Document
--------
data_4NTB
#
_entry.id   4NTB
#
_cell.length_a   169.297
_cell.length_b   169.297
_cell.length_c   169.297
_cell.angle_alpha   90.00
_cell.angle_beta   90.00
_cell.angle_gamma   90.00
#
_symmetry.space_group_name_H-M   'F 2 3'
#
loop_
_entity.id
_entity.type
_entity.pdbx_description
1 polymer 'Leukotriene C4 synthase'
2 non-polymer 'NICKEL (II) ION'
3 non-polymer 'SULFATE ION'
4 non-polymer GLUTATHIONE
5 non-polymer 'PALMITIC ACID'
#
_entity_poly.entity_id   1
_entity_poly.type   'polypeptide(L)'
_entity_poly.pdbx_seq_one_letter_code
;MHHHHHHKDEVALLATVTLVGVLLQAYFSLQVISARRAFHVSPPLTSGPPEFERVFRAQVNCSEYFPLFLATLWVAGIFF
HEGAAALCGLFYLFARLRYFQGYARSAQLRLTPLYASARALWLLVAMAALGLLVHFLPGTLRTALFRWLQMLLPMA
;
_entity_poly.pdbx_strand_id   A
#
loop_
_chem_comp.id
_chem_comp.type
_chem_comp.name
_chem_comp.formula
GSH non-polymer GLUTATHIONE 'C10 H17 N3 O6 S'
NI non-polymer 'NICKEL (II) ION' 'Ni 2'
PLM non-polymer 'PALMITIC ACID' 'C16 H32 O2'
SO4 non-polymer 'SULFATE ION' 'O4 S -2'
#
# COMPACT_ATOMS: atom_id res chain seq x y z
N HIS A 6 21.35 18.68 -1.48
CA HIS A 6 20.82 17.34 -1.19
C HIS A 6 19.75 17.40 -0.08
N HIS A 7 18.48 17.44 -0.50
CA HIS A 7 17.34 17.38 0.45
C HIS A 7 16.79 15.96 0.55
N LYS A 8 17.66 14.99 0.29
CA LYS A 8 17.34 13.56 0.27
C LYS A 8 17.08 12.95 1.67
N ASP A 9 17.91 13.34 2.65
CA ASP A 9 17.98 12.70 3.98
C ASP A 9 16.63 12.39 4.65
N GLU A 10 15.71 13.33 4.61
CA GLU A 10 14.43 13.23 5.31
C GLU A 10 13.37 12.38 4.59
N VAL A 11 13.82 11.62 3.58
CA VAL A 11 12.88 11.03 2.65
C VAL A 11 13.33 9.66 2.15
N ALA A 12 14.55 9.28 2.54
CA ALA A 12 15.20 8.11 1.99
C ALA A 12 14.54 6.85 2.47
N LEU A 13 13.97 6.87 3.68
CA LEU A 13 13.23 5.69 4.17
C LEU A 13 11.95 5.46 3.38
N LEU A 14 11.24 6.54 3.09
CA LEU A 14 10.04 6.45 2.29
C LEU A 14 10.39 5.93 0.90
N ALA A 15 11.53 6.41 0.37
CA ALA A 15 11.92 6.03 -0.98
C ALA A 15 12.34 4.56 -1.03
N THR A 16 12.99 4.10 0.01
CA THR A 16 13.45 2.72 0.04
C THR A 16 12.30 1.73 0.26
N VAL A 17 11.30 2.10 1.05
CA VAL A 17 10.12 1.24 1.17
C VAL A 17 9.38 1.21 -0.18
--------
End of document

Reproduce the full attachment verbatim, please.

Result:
data_4NTB
#
_entry.id   4NTB
#
_cell.length_a   169.297
_cell.length_b   169.297
_cell.length_c   169.297
_cell.angle_alpha   90.00
_cell.angle_beta   90.00
_cell.angle_gamma   90.00
#
_symmetry.space_group_name_H-M   'F 2 3'
#
loop_
_entity.id
_entity.type
_entity.pdbx_description
1 polymer 'Leukotriene C4 synthase'
2 non-polymer 'NICKEL (II) ION'
3 non-polymer 'SULFATE ION'
4 non-polymer GLUTATHIONE
5 non-polymer 'PALMITIC ACID'
#
_entity_poly.entity_id   1
_entity_poly.type   'polypeptide(L)'
_entity_poly.pdbx_seq_one_letter_code
;MHHHHHHKDEVALLATVTLVGVLLQAYFSLQVISARRAFHVSPPLTSGPPEFERVFRAQVNCSEYFPLFLATLWVAGIFF
HEGAAALCGLFYLFARLRYFQGYARSAQLRLTPLYASARALWLLVAMAALGLLVHFLPGTLRTALFRWLQMLLPMA
;
_entity_poly.pdbx_strand_id   A
#
loop_
_chem_comp.id
_chem_comp.type
_chem_comp.name
_chem_comp.formula
GSH non-polymer GLUTATHIONE 'C10 H17 N3 O6 S'
NI non-polymer 'NICKEL (II) ION' 'Ni 2'
PLM non-polymer 'PALMITIC ACID' 'C16 H32 O2'
SO4 non-polymer 'SULFATE ION' 'O4 S -2'
#
# COMPACT_ATOMS: atom_id res chain seq x y z
N HIS A 6 21.35 18.68 -1.48
CA HIS A 6 20.82 17.34 -1.19
C HIS A 6 19.75 17.40 -0.08
N HIS A 7 18.48 17.44 -0.50
CA HIS A 7 17.34 17.38 0.45
C HIS A 7 16.79 15.96 0.55
N LYS A 8 17.66 14.99 0.29
CA LYS A 8 17.34 13.56 0.27
C LYS A 8 17.08 12.95 1.67
N ASP A 9 17.91 13.34 2.65
CA ASP A 9 17.98 12.70 3.98
C ASP A 9 16.63 12.39 4.65
N GLU A 10 15.71 13.33 4.61
CA GLU A 10 14.43 13.23 5.31
C GLU A 10 13.37 12.38 4.59
N VAL A 11 13.82 11.62 3.58
CA VAL A 11 12.88 11.03 2.65
C VAL A 11 13.33 9.66 2.15
N ALA A 12 14.55 9.28 2.54
CA ALA A 12 15.20 8.11 1.99
C ALA A 12 14.54 6.85 2.47
N LEU A 13 13.97 6.87 3.68
CA LEU A 13 13.23 5.69 4.17
C LEU A 13 11.95 5.46 3.38
N LEU A 14 11.24 6.54 3.09
CA LEU A 14 10.04 6.45 2.29
C LEU A 14 10.39 5.93 0.90
N ALA A 15 11.53 6.41 0.37
CA ALA A 15 11.92 6.03 -0.98
C ALA A 15 12.34 4.56 -1.03
N THR A 16 12.99 4.10 0.01
CA THR A 16 13.45 2.72 0.04
C THR A 16 12.30 1.73 0.26
N VAL A 17 11.30 2.10 1.05
CA VAL A 17 10.12 1.24 1.17
C VAL A 17 9.38 1.21 -0.18